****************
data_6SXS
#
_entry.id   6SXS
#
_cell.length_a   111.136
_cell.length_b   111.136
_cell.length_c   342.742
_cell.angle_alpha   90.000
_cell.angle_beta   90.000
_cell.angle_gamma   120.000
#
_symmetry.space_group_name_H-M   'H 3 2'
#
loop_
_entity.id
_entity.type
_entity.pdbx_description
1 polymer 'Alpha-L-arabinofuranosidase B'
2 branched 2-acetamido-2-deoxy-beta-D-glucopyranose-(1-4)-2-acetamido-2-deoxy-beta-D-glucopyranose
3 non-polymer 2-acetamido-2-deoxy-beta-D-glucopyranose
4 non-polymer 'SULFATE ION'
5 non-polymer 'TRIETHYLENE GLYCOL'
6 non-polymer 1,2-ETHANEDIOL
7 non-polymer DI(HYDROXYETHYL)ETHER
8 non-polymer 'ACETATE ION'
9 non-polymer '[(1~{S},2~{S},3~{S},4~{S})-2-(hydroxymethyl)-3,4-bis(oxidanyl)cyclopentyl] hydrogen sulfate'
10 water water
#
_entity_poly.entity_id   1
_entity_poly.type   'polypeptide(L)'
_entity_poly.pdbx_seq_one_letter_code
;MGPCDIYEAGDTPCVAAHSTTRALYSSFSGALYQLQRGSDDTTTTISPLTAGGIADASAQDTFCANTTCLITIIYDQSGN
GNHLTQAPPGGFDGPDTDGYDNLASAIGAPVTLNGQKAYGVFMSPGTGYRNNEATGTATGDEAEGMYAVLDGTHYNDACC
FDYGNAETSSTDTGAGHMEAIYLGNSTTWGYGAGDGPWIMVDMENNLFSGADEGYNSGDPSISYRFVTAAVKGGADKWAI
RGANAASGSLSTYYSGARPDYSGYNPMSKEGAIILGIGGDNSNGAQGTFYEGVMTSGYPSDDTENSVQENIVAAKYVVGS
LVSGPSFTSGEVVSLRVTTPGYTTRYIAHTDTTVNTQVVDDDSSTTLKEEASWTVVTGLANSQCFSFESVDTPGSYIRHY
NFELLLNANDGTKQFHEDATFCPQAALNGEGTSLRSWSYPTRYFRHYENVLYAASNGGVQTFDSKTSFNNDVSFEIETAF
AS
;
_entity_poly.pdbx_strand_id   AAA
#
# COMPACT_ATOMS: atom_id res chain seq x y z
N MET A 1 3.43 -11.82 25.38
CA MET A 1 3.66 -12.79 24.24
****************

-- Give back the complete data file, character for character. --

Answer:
data_6SXS
#
_entry.id   6SXS
#
_cell.length_a   111.136
_cell.length_b   111.136
_cell.length_c   342.742
_cell.angle_alpha   90.000
_cell.angle_beta   90.000
_cell.angle_gamma   120.000
#
_symmetry.space_group_name_H-M   'H 3 2'
#
loop_
_entity.id
_entity.type
_entity.pdbx_description
1 polymer 'Alpha-L-arabinofuranosidase B'
2 branched 2-acetamido-2-deoxy-beta-D-glucopyranose-(1-4)-2-acetamido-2-deoxy-beta-D-glucopyranose
3 non-polymer 2-acetamido-2-deoxy-beta-D-glucopyranose
4 non-polymer 'SULFATE ION'
5 non-polymer 'TRIETHYLENE GLYCOL'
6 non-polymer 1,2-ETHANEDIOL
7 non-polymer DI(HYDROXYETHYL)ETHER
8 non-polymer 'ACETATE ION'
9 non-polymer '[(1~{S},2~{S},3~{S},4~{S})-2-(hydroxymethyl)-3,4-bis(oxidanyl)cyclopentyl] hydrogen sulfate'
10 water water
#
_entity_poly.entity_id   1
_entity_poly.type   'polypeptide(L)'
_entity_poly.pdbx_seq_one_letter_code
;MGPCDIYEAGDTPCVAAHSTTRALYSSFSGALYQLQRGSDDTTTTISPLTAGGIADASAQDTFCANTTCLITIIYDQSGN
GNHLTQAPPGGFDGPDTDGYDNLASAIGAPVTLNGQKAYGVFMSPGTGYRNNEATGTATGDEAEGMYAVLDGTHYNDACC
FDYGNAETSSTDTGAGHMEAIYLGNSTTWGYGAGDGPWIMVDMENNLFSGADEGYNSGDPSISYRFVTAAVKGGADKWAI
RGANAASGSLSTYYSGARPDYSGYNPMSKEGAIILGIGGDNSNGAQGTFYEGVMTSGYPSDDTENSVQENIVAAKYVVGS
LVSGPSFTSGEVVSLRVTTPGYTTRYIAHTDTTVNTQVVDDDSSTTLKEEASWTVVTGLANSQCFSFESVDTPGSYIRHY
NFELLLNANDGTKQFHEDATFCPQAALNGEGTSLRSWSYPTRYFRHYENVLYAASNGGVQTFDSKTSFNNDVSFEIETAF
AS
;
_entity_poly.pdbx_strand_id   AAA
#
# COMPACT_ATOMS: atom_id res chain seq x y z
N MET A 1 3.43 -11.82 25.38
CA MET A 1 3.66 -12.79 24.24